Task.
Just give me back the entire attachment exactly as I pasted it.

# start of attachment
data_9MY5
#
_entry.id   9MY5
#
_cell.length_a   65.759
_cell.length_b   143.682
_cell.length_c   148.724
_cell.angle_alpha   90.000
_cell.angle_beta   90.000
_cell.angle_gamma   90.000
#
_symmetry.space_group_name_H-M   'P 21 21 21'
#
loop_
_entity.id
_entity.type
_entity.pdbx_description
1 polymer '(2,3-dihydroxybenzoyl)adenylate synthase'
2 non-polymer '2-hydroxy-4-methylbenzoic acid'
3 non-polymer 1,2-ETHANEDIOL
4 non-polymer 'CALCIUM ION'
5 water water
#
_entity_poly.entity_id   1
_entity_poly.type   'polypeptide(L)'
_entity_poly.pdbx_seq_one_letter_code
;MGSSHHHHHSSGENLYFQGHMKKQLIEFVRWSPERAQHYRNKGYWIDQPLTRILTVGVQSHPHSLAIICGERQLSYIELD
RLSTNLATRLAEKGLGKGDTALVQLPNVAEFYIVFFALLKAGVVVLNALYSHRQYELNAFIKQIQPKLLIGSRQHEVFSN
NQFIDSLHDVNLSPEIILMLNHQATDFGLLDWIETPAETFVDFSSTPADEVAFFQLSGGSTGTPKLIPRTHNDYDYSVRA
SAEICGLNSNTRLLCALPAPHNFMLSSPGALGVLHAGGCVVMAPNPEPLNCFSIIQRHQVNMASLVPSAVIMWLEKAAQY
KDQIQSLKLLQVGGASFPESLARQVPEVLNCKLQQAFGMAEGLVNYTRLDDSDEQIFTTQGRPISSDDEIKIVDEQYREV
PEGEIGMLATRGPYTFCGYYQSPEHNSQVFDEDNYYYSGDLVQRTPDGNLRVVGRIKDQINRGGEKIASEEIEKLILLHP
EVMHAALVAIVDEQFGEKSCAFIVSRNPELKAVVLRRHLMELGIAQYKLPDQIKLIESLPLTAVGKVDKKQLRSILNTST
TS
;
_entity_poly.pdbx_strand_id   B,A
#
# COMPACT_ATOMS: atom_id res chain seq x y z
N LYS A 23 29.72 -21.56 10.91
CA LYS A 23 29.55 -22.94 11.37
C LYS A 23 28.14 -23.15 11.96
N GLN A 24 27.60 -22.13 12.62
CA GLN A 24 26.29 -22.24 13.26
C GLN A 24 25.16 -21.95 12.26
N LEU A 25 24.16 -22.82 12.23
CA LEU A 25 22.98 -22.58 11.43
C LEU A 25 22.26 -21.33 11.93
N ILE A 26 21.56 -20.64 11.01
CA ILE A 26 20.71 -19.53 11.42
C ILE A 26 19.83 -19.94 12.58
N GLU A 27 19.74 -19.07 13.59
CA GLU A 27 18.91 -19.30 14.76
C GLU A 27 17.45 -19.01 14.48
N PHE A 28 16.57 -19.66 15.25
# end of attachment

data_9MY5
#
_entry.id   9MY5
#
_cell.length_a   65.759
_cell.length_b   143.682
_cell.length_c   148.724
_cell.angle_alpha   90.000
_cell.angle_beta   90.000
_cell.angle_gamma   90.000
#
_symmetry.space_group_name_H-M   'P 21 21 21'
#
loop_
_entity.id
_entity.type
_entity.pdbx_description
1 polymer '(2,3-dihydroxybenzoyl)adenylate synthase'
2 non-polymer '2-hydroxy-4-methylbenzoic acid'
3 non-polymer 1,2-ETHANEDIOL
4 non-polymer 'CALCIUM ION'
5 water water
#
_entity_poly.entity_id   1
_entity_poly.type   'polypeptide(L)'
_entity_poly.pdbx_seq_one_letter_code
;MGSSHHHHHSSGENLYFQGHMKKQLIEFVRWSPERAQHYRNKGYWIDQPLTRILTVGVQSHPHSLAIICGERQLSYIELD
RLSTNLATRLAEKGLGKGDTALVQLPNVAEFYIVFFALLKAGVVVLNALYSHRQYELNAFIKQIQPKLLIGSRQHEVFSN
NQFIDSLHDVNLSPEIILMLNHQATDFGLLDWIETPAETFVDFSSTPADEVAFFQLSGGSTGTPKLIPRTHNDYDYSVRA
SAEICGLNSNTRLLCALPAPHNFMLSSPGALGVLHAGGCVVMAPNPEPLNCFSIIQRHQVNMASLVPSAVIMWLEKAAQY
KDQIQSLKLLQVGGASFPESLARQVPEVLNCKLQQAFGMAEGLVNYTRLDDSDEQIFTTQGRPISSDDEIKIVDEQYREV
PEGEIGMLATRGPYTFCGYYQSPEHNSQVFDEDNYYYSGDLVQRTPDGNLRVVGRIKDQINRGGEKIASEEIEKLILLHP
EVMHAALVAIVDEQFGEKSCAFIVSRNPELKAVVLRRHLMELGIAQYKLPDQIKLIESLPLTAVGKVDKKQLRSILNTST
TS
;
_entity_poly.pdbx_strand_id   B,A
#
# COMPACT_ATOMS: atom_id res chain seq x y z
N LYS A 23 29.72 -21.56 10.91
CA LYS A 23 29.55 -22.94 11.37
C LYS A 23 28.14 -23.15 11.96
N GLN A 24 27.60 -22.13 12.62
CA GLN A 24 26.29 -22.24 13.26
C GLN A 24 25.16 -21.95 12.26
N LEU A 25 24.16 -22.82 12.23
CA LEU A 25 22.98 -22.58 11.43
C LEU A 25 22.26 -21.33 11.93
N ILE A 26 21.56 -20.64 11.01
CA ILE A 26 20.71 -19.53 11.42
C ILE A 26 19.83 -19.94 12.58
N GLU A 27 19.74 -19.07 13.59
CA GLU A 27 18.91 -19.30 14.76
C GLU A 27 17.45 -19.01 14.48
N PHE A 28 16.57 -19.66 15.25